Justice is so easy even a five-year-old can do it.
It took me a long time to figure that out. Even though I’ve spent the better part of a lifetime committed to the idea of justice, determined to live for justice, I really couldn’t define it until last year. My latest journey toward better understanding why Jesus loves justice began roughly last March when I was asked to sit on a social justice panel at the 2006 Urban Youth Workers Institute (UYWI), and the moderator told the panelists he would begin by asking us to define it.
In preparation I reminisced about a political theory class in which the professor began every lecture with the same question—“What is justice?”—without ever arriving at an answer. That class was no different from the politicized rhetoric from pro-war/anti-war, pro-abortion/anti-abortion, pro-gay/antigay, pro-green/anti-green crusaders who describe justice so differently. Supreme Court Justice Potter Stewart’s definition of pornography came to mind: “I shall not today attempt further to define the kinds of material I understand to be embraced...But I know it when I see it.”
That’s exactly how I felt about justice: “I can’t tell you what it is, but I know it when I see it.”
Then Bart Campolo answered a similar question on his blog, and it’s the most satisfying definition I’ve seen: “Social justice, as I understand it, is when everybody gets what he or she truly needs in order to realize his or her fullest potential as a lover of God and as a lover of other people.”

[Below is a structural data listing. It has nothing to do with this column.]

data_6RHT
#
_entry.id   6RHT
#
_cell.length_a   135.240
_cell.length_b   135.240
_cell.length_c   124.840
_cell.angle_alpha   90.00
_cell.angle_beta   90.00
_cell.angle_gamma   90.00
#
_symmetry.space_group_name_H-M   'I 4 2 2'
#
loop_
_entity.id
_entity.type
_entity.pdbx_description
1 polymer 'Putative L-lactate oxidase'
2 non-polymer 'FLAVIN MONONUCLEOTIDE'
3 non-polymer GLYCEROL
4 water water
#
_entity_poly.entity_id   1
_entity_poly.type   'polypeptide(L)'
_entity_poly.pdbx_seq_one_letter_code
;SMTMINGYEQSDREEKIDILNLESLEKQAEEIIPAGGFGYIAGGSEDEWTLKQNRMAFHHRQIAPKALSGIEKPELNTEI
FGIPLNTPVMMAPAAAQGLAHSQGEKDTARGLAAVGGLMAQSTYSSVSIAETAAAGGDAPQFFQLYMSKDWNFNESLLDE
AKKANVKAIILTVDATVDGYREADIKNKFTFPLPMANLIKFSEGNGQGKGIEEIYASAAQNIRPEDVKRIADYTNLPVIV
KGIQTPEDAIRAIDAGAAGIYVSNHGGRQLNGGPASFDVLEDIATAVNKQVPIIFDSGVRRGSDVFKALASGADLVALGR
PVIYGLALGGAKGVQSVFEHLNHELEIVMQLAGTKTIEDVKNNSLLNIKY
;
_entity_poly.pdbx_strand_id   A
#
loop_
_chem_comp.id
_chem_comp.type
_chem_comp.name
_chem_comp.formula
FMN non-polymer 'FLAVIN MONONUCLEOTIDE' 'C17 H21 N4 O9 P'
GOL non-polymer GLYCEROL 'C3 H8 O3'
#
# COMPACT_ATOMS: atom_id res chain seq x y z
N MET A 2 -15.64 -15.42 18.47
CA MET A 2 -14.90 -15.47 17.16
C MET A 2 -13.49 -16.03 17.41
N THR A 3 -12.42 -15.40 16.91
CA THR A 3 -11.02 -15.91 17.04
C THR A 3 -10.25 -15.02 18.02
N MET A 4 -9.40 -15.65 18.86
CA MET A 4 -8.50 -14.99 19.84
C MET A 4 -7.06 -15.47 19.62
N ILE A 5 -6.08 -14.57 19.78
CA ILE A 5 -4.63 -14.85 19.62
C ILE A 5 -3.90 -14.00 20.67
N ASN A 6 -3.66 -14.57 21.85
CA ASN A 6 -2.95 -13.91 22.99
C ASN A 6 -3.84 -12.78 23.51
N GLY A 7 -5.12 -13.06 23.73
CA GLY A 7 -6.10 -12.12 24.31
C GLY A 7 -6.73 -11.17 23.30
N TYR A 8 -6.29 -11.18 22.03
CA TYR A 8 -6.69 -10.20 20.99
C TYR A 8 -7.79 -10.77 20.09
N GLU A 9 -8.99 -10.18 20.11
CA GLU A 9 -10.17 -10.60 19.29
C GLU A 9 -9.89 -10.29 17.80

But still I yearned for more, something that spoke of justice as an action word. So I answered the question on the panel by acknowledging my difficulty and ultimately dancing around it. At the same time, World Vision, Fuller Seminary, and UYWI asked me to facilitate a yearlong social justice initiative in which defining it was critical to the project. I said yes, knowing full well that I’d serve the process more as a student than an expert. Later I was asked to contribute two chapters on the subject to an upcoming book, Deep Justice in a Broken World (YS). Again I agreed, despite feeling unqualified to help clarify for others what was still so mushy for me.
Then Judah—my son, my muse—intervened. He helped me make sense of it all.
During our August vacation, Judah wanted to know why I needed to take a break from playtime to participate on a conference call. I told him about the book project. He asked what it was about. I mentioned justice. He didn’t understand. Could I please explain what justice was?